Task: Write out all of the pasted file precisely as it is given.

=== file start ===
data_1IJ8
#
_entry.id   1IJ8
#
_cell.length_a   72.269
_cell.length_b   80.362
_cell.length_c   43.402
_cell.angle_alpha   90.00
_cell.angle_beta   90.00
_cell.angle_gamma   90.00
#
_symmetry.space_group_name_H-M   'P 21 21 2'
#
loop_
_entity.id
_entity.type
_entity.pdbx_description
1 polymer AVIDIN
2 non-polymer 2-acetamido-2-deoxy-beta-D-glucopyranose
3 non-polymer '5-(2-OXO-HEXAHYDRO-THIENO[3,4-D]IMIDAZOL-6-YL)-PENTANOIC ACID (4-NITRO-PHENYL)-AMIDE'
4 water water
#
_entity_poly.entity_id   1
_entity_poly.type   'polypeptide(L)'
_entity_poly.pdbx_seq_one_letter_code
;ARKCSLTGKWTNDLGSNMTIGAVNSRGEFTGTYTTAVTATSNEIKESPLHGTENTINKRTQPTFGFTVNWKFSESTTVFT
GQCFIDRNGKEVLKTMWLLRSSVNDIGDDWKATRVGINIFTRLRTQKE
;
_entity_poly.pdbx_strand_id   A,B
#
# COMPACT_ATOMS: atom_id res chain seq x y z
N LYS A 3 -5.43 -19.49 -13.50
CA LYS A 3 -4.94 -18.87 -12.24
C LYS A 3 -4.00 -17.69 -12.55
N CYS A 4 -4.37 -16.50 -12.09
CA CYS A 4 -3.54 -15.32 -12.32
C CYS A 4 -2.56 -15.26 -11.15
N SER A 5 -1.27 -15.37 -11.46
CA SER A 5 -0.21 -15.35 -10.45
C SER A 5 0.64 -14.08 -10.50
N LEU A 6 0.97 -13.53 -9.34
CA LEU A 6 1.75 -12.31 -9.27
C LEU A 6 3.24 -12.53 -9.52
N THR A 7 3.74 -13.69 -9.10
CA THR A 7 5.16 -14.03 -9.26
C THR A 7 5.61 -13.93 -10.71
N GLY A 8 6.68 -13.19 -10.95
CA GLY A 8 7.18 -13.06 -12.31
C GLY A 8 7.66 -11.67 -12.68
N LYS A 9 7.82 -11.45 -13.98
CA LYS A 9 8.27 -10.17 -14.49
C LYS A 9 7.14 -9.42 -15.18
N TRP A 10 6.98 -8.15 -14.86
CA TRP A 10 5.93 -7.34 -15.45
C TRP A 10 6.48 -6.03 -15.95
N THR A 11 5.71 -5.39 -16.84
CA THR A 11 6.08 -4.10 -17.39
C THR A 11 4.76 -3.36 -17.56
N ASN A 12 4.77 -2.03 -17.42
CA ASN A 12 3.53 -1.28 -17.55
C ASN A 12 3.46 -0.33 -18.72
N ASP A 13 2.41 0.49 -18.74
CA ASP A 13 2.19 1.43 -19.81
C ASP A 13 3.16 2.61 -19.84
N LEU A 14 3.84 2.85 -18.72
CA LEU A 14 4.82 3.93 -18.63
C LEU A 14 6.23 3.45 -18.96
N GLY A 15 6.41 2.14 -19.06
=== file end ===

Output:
data_1IJ8
#
_entry.id   1IJ8
#
_cell.length_a   72.269
_cell.length_b   80.362
_cell.length_c   43.402
_cell.angle_alpha   90.00
_cell.angle_beta   90.00
_cell.angle_gamma   90.00
#
_symmetry.space_group_name_H-M   'P 21 21 2'
#
loop_
_entity.id
_entity.type
_entity.pdbx_description
1 polymer AVIDIN
2 non-polymer 2-acetamido-2-deoxy-beta-D-glucopyranose
3 non-polymer '5-(2-OXO-HEXAHYDRO-THIENO[3,4-D]IMIDAZOL-6-YL)-PENTANOIC ACID (4-NITRO-PHENYL)-AMIDE'
4 water water
#
_entity_poly.entity_id   1
_entity_poly.type   'polypeptide(L)'
_entity_poly.pdbx_seq_one_letter_code
;ARKCSLTGKWTNDLGSNMTIGAVNSRGEFTGTYTTAVTATSNEIKESPLHGTENTINKRTQPTFGFTVNWKFSESTTVFT
GQCFIDRNGKEVLKTMWLLRSSVNDIGDDWKATRVGINIFTRLRTQKE
;
_entity_poly.pdbx_strand_id   A,B
#
# COMPACT_ATOMS: atom_id res chain seq x y z
N LYS A 3 -5.43 -19.49 -13.50
CA LYS A 3 -4.94 -18.87 -12.24
C LYS A 3 -4.00 -17.69 -12.55
N CYS A 4 -4.37 -16.50 -12.09
CA CYS A 4 -3.54 -15.32 -12.32
C CYS A 4 -2.56 -15.26 -11.15
N SER A 5 -1.27 -15.37 -11.46
CA SER A 5 -0.21 -15.35 -10.45
C SER A 5 0.64 -14.08 -10.50
N LEU A 6 0.97 -13.53 -9.34
CA LEU A 6 1.75 -12.31 -9.27
C LEU A 6 3.24 -12.53 -9.52
N THR A 7 3.74 -13.69 -9.10
CA THR A 7 5.16 -14.03 -9.26
C THR A 7 5.61 -13.93 -10.71
N GLY A 8 6.68 -13.19 -10.95
CA GLY A 8 7.18 -13.06 -12.31
C GLY A 8 7.66 -11.67 -12.68
N LYS A 9 7.82 -11.45 -13.98
CA LYS A 9 8.27 -10.17 -14.49
C LYS A 9 7.14 -9.42 -15.18
N TRP A 10 6.98 -8.15 -14.86
CA TRP A 10 5.93 -7.34 -15.45
C TRP A 10 6.48 -6.03 -15.95
N THR A 11 5.71 -5.39 -16.84
CA THR A 11 6.08 -4.10 -17.39
C THR A 11 4.76 -3.36 -17.56
N ASN A 12 4.77 -2.03 -17.42
CA ASN A 12 3.53 -1.28 -17.55
C ASN A 12 3.46 -0.33 -18.72
N ASP A 13 2.41 0.49 -18.74
CA ASP A 13 2.19 1.43 -19.81
C ASP A 13 3.16 2.61 -19.84
N LEU A 14 3.84 2.85 -18.72
CA LEU A 14 4.82 3.93 -18.63
C LEU A 14 6.23 3.45 -18.96
N GLY A 15 6.41 2.14 -19.06